An annual audit of the Pennsylvania Legislature’s expenses is overdue, prompting an activist to call out the late accounting.
Every year, a joint state House-Senate panel hires a private firm to check the accuracy of their expense records.
Steve Miskin, spokesman for the House GOP, said the audit’s release has been delayed — by as much as five months — because of commission turnover.
He said one chairman resigned, and it took several months to find a replacement.
“It’s just not one of those plum positions that members are crying for,” he said.
The audit reveals how much money the legislature is keeping in reserve, in case there’s a budget impasse and lawmakers need a way to keep paying expenses without depending on a state appropriation.
Eric Epstein, an activist with Rock the Capital says the stash should be used to fill budget gaps.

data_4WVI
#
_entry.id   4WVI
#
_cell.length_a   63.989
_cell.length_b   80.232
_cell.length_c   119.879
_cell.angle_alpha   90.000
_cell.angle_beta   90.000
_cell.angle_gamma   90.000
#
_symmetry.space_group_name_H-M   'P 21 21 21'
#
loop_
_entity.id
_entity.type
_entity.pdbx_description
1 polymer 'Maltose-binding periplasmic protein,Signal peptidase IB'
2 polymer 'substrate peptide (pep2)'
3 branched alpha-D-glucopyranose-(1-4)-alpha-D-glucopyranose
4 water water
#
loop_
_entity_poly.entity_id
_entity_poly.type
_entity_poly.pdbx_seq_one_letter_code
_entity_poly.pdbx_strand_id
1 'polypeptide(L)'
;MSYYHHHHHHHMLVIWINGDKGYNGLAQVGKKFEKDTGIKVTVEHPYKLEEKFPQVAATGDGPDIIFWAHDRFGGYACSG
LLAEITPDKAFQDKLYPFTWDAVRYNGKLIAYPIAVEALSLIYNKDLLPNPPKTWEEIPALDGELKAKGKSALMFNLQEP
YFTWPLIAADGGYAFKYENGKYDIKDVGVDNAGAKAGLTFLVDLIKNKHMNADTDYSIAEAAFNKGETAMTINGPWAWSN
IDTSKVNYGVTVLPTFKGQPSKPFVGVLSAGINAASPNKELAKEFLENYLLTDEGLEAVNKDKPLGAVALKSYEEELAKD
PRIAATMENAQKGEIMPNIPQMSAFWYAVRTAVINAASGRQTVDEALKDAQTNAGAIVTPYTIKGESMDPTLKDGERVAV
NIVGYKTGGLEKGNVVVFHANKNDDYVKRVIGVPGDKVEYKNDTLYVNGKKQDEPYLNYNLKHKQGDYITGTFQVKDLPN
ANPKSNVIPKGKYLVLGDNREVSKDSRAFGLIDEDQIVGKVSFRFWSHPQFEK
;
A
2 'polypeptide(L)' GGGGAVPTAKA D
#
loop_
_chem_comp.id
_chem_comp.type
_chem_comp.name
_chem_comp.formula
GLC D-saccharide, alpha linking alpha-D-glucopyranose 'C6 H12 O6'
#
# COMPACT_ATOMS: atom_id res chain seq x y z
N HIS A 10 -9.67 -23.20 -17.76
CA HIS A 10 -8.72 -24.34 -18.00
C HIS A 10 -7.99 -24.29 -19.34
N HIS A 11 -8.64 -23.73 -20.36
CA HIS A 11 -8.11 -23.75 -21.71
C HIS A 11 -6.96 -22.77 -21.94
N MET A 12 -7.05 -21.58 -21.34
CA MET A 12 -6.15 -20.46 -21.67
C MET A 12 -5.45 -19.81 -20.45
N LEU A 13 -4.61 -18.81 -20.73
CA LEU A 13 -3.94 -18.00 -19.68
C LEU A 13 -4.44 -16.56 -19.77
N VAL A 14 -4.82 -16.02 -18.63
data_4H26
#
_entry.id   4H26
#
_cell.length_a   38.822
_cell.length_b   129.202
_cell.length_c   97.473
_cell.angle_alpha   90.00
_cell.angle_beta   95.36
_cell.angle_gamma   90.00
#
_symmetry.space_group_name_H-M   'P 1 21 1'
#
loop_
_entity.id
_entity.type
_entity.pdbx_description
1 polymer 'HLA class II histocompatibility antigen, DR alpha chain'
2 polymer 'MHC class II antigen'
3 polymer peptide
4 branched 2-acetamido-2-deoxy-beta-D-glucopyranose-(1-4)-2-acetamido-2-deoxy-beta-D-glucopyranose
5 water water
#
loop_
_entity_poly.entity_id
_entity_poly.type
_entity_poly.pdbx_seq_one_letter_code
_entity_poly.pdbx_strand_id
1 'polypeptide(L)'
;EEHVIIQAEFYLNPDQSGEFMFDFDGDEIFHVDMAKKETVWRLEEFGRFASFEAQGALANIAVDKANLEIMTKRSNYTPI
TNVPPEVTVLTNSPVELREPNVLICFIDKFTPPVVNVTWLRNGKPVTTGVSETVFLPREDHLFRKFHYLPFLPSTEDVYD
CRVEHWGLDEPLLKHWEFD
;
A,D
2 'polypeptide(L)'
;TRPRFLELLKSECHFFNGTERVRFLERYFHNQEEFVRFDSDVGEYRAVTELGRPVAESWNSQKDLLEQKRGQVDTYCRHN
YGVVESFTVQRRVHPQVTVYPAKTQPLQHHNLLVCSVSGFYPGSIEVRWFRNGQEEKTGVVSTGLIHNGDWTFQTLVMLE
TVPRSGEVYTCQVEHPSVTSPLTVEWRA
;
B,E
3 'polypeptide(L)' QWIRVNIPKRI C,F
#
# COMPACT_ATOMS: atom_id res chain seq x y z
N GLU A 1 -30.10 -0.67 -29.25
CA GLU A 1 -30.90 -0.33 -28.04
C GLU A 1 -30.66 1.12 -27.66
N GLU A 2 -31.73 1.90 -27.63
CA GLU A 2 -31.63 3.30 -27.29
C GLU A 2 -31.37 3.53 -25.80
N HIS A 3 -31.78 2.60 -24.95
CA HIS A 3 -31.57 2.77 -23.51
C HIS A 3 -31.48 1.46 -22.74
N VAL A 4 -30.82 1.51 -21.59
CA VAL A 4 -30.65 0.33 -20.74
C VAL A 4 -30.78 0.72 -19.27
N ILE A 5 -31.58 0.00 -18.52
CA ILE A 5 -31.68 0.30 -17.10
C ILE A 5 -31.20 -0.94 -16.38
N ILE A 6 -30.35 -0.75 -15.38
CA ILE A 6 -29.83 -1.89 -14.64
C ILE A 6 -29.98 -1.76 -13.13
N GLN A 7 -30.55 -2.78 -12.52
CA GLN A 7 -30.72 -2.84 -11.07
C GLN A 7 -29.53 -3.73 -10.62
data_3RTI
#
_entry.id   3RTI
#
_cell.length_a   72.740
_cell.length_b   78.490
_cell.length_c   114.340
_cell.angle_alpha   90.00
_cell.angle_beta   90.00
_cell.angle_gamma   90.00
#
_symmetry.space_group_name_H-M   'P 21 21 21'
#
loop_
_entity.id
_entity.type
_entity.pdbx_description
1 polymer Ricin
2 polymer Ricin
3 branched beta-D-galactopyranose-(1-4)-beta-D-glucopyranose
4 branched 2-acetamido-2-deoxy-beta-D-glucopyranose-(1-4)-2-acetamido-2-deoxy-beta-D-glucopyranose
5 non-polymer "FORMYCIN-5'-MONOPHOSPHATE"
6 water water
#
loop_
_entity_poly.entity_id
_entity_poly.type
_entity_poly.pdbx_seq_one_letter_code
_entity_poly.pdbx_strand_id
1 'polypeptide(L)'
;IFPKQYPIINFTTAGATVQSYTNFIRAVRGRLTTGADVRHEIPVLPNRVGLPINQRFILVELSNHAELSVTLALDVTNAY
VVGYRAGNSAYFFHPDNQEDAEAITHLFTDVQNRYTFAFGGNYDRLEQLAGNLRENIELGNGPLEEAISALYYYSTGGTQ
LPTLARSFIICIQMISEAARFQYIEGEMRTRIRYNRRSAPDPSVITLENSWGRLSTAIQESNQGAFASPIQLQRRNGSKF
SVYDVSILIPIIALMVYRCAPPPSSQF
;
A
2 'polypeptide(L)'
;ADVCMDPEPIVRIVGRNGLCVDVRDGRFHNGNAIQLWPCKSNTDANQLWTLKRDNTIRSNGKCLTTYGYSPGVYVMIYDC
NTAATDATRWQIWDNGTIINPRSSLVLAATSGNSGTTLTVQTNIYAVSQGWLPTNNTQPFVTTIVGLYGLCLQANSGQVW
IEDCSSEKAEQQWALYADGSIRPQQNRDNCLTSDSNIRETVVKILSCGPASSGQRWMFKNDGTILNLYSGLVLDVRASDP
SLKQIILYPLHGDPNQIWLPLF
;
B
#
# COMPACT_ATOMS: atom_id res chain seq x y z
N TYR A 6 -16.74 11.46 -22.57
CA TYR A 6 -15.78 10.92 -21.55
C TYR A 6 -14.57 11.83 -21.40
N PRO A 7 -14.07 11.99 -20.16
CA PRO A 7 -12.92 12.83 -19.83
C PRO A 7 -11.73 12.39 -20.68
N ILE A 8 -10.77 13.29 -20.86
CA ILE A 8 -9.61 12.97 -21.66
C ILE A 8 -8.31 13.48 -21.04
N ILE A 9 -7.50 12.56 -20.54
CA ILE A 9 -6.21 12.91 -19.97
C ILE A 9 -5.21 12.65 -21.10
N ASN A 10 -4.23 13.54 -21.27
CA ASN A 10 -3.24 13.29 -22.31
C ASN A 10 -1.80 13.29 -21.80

The surplus has hovered between $120 and $180 million in recent years.
It’s estimated the Legislature spends about $30 million a month in personnel costs.
Senator Rob Teplitz (D- Dauphin County) said the legislature’s expenses should be exammined by more than just an outside firm. He said the office of Pennsylvania Auditor General, where Teplitz used to work, should get a look at the books.
“The public deserves to have an independent entity evaluating whether or not an agency is spending its money appropriately,” he said. “All this is, is an outside auditing firm and looking at the financial statements of the Legislature and seeing if they’re accurate.”